the infrastructure. However, since very few successful examples of such structures exist in the US, and foreign case studies are deemed of limited relevance, a true shakeup in city utility structures seems unlikely to happen anytime soon. Despite these barriers, observers of the US district energy market expect that export growth rates of district energy products are to accelerate to 6% by 2020 and 15% by 2025 from Denmark to the US market alone. As more and more highly efficient district energy systems get planned or built in North America, the evidence of massive savings, both in terms of money and CO2 emissions, becomes more easily accessible to US stakeholders. Furthermore, efforts to set up workshops and seminars in the US, as well as bringing US decision makers and energy planners across the Atlantic to see active systems, have proven successful ways to disseminate knowledge. With the market for energy efficiency technologies growing consistently for years, reaching a global total of USD 231 billion in 2016 despite low energy prices, and the district heating market alone slated to exceed USD 280 billion by 2024, it seems highly likely that solutions like district energy will have an expanded market in years to come. The appetite for energy efficiency and sustainable solutions, such as District Energy, is driven by many different forces that show no sign of slacking, and seem able to resist potential federal disincentives. The DEA is convinced that modern district energy systems will remain unaffected by national political trends and will continue to take root in the US market in the years to come.
Military facilities have enormous potential in the long run, since the US military has hundreds of active facilities across the country that all have energy efficiency goals under federal regulation. However, federal military bases have long sales cycles and deal primarily with large consortiums and ESCO contracts, built around federal procurement as opposed to individual suppliers. When it comes to the military, and city governments, the DEA engages as a neutral strategic partner giving access to knowledge in Danish cities and public utilities to their American counterparts in order to facilitate new solutions and partnerships across the Atlantic.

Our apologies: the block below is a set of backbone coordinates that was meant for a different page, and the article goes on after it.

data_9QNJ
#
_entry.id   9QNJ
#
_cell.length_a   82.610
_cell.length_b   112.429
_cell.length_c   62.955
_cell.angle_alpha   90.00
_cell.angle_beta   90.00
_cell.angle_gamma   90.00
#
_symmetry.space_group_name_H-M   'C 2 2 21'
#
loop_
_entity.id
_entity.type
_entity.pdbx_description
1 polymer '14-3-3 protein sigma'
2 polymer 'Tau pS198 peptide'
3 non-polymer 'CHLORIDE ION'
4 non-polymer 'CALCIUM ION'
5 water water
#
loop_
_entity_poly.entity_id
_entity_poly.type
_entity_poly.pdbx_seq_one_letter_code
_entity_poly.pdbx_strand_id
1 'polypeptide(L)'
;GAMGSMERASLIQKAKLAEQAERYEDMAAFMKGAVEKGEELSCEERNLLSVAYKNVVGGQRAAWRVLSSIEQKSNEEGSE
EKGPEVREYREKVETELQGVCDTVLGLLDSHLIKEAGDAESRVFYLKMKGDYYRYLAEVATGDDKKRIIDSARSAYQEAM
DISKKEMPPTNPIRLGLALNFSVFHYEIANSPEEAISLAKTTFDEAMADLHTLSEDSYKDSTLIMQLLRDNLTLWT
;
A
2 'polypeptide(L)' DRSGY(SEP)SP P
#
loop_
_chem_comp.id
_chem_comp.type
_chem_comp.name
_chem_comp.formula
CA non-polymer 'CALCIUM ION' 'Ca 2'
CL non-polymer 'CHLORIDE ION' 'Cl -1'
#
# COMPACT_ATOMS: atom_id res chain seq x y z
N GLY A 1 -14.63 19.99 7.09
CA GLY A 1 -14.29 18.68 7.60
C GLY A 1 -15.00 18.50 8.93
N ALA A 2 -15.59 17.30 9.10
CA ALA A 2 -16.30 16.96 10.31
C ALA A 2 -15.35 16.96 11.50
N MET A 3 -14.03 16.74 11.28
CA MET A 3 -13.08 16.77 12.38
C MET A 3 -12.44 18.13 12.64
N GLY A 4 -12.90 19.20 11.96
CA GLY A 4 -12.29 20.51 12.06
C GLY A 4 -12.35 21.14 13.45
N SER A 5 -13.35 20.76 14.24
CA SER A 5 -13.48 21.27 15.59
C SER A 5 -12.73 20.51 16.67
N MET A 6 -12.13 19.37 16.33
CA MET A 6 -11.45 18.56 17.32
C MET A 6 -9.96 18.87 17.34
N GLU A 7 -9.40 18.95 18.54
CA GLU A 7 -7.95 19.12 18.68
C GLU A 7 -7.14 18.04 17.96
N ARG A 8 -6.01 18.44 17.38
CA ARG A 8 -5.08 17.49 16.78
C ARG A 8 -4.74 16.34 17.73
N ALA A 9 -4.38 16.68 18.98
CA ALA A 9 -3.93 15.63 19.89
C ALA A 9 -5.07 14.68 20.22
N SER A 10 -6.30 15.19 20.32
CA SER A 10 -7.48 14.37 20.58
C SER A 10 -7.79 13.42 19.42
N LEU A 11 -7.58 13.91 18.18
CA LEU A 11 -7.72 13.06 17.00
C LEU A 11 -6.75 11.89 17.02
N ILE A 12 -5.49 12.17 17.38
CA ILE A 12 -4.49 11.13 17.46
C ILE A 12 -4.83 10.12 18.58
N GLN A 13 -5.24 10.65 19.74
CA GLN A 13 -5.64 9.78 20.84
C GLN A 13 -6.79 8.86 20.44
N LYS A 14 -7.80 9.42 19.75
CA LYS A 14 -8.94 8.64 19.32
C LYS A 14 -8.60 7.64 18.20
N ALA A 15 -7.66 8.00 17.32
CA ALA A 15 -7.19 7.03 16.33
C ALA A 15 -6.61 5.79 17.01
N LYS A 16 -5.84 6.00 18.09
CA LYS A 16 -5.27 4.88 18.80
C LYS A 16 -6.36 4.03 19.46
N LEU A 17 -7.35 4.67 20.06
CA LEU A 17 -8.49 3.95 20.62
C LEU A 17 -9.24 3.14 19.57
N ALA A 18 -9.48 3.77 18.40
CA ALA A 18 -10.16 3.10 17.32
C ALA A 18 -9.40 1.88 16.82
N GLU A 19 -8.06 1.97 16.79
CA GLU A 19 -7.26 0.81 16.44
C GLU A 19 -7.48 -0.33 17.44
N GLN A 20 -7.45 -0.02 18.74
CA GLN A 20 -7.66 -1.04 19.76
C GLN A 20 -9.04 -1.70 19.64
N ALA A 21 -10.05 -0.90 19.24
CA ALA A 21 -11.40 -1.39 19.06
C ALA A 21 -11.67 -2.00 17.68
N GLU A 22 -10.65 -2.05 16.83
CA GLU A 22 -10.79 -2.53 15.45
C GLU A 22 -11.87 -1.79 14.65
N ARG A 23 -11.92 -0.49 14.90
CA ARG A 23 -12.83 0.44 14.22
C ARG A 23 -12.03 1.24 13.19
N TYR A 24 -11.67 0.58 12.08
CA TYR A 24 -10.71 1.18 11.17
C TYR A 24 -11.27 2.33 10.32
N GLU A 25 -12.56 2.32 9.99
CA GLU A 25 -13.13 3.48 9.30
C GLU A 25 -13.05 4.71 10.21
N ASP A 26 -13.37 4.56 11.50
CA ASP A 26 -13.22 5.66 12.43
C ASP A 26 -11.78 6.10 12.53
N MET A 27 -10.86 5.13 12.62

CHALLENGES AND OPPORTUNITIES FOR DISTRICT ENERGY IN THE UNITED STATES
Two of the major challenges to wider adaptation of district energy systems in the US market are: a lack of knowledge dissemination and standard US utility structures. Firstly, there is a remarkable lack of knowledge on the advances within district energy technologies that have been made in Europe over the last 30-or-so years. Steam systems without digital integration and surprising levels of heat/water losses and power costs are still being constructed and expanded. As a result of this, we are frequently told by various institutions and stakeholders that they wish they had heard of our systems (low temperature/fourth generation) before having started recent expansions or renovations. This lack of knowledge, and a general lack of applicable skills in contracting companies, leads to very high estimations of risks and civic costs when considering conversion to modern hot water systems. Secondly, despite active political goals regarding district energy in quite a few US cities (Boston, Pittsburgh and Washington, D.C. to name a few), local governments are hard pressed to carry out comprehensive energy planning. This is due in large part to the limited direct influence most US cities have over the utilities that provide them with energy services, which makes accessing consumption data and other critical data points very challenging. UNIQUE STRUCTURE OF US MARKET In many countries with high district energy adaptation, municipal/local governments play a direct role in approving new heating supply projects. Where district energy companies are formed, local authorities generally have a hands-on approach to ensuring that the offered heating product maximise benefits to the community while offering low prices. In addition to price and overall community benefit, municipalities have another pathway to reaching local emission goals or contributing to national climate targets, through a more direct engagement. The generated funds of such local utilities are necessarily cordoned off from political siphoning and kept within the company; where the resources, after covering costs, go towards optimising efficiency, maintenance and investing in
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